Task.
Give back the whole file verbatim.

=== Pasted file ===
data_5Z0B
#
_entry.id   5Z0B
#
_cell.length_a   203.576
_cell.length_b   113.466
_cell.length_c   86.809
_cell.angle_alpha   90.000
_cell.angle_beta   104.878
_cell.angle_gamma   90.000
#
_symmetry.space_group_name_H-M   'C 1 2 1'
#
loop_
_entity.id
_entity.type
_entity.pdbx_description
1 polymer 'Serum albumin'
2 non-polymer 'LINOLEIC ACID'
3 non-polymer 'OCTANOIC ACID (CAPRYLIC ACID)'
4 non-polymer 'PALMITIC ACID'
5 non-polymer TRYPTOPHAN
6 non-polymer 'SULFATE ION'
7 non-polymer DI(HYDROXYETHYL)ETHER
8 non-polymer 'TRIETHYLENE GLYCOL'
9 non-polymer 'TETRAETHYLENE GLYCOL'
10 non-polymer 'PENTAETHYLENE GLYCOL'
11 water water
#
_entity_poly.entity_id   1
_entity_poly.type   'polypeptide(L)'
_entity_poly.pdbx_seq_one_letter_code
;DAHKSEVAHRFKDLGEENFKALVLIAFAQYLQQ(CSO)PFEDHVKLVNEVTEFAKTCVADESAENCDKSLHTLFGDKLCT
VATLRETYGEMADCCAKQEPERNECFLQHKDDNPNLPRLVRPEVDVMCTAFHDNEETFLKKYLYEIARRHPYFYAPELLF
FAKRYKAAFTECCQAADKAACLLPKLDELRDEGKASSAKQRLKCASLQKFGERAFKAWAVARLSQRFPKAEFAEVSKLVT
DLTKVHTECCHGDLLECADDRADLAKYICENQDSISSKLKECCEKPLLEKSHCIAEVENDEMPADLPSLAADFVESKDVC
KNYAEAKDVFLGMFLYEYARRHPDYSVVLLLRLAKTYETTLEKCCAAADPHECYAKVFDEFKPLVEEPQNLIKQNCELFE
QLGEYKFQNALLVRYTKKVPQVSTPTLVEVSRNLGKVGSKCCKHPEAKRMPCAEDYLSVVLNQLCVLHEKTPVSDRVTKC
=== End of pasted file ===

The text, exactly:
data_5Z0B
#
_entry.id   5Z0B
#
_cell.length_a   203.576
_cell.length_b   113.466
_cell.length_c   86.809
_cell.angle_alpha   90.000
_cell.angle_beta   104.878
_cell.angle_gamma   90.000
#
_symmetry.space_group_name_H-M   'C 1 2 1'
#
loop_
_entity.id
_entity.type
_entity.pdbx_description
1 polymer 'Serum albumin'
2 non-polymer 'LINOLEIC ACID'
3 non-polymer 'OCTANOIC ACID (CAPRYLIC ACID)'
4 non-polymer 'PALMITIC ACID'
5 non-polymer TRYPTOPHAN
6 non-polymer 'SULFATE ION'
7 non-polymer DI(HYDROXYETHYL)ETHER
8 non-polymer 'TRIETHYLENE GLYCOL'
9 non-polymer 'TETRAETHYLENE GLYCOL'
10 non-polymer 'PENTAETHYLENE GLYCOL'
11 water water
#
_entity_poly.entity_id   1
_entity_poly.type   'polypeptide(L)'
_entity_poly.pdbx_seq_one_letter_code
;DAHKSEVAHRFKDLGEENFKALVLIAFAQYLQQ(CSO)PFEDHVKLVNEVTEFAKTCVADESAENCDKSLHTLFGDKLCT
VATLRETYGEMADCCAKQEPERNECFLQHKDDNPNLPRLVRPEVDVMCTAFHDNEETFLKKYLYEIARRHPYFYAPELLF
FAKRYKAAFTECCQAADKAACLLPKLDELRDEGKASSAKQRLKCASLQKFGERAFKAWAVARLSQRFPKAEFAEVSKLVT
DLTKVHTECCHGDLLECADDRADLAKYICENQDSISSKLKECCEKPLLEKSHCIAEVENDEMPADLPSLAADFVESKDVC
KNYAEAKDVFLGMFLYEYARRHPDYSVVLLLRLAKTYETTLEKCCAAADPHECYAKVFDEFKPLVEEPQNLIKQNCELFE
QLGEYKFQNALLVRYTKKVPQVSTPTLVEVSRNLGKVGSKCCKHPEAKRMPCAEDYLSVVLNQLCVLHEKTPVSDRVTKC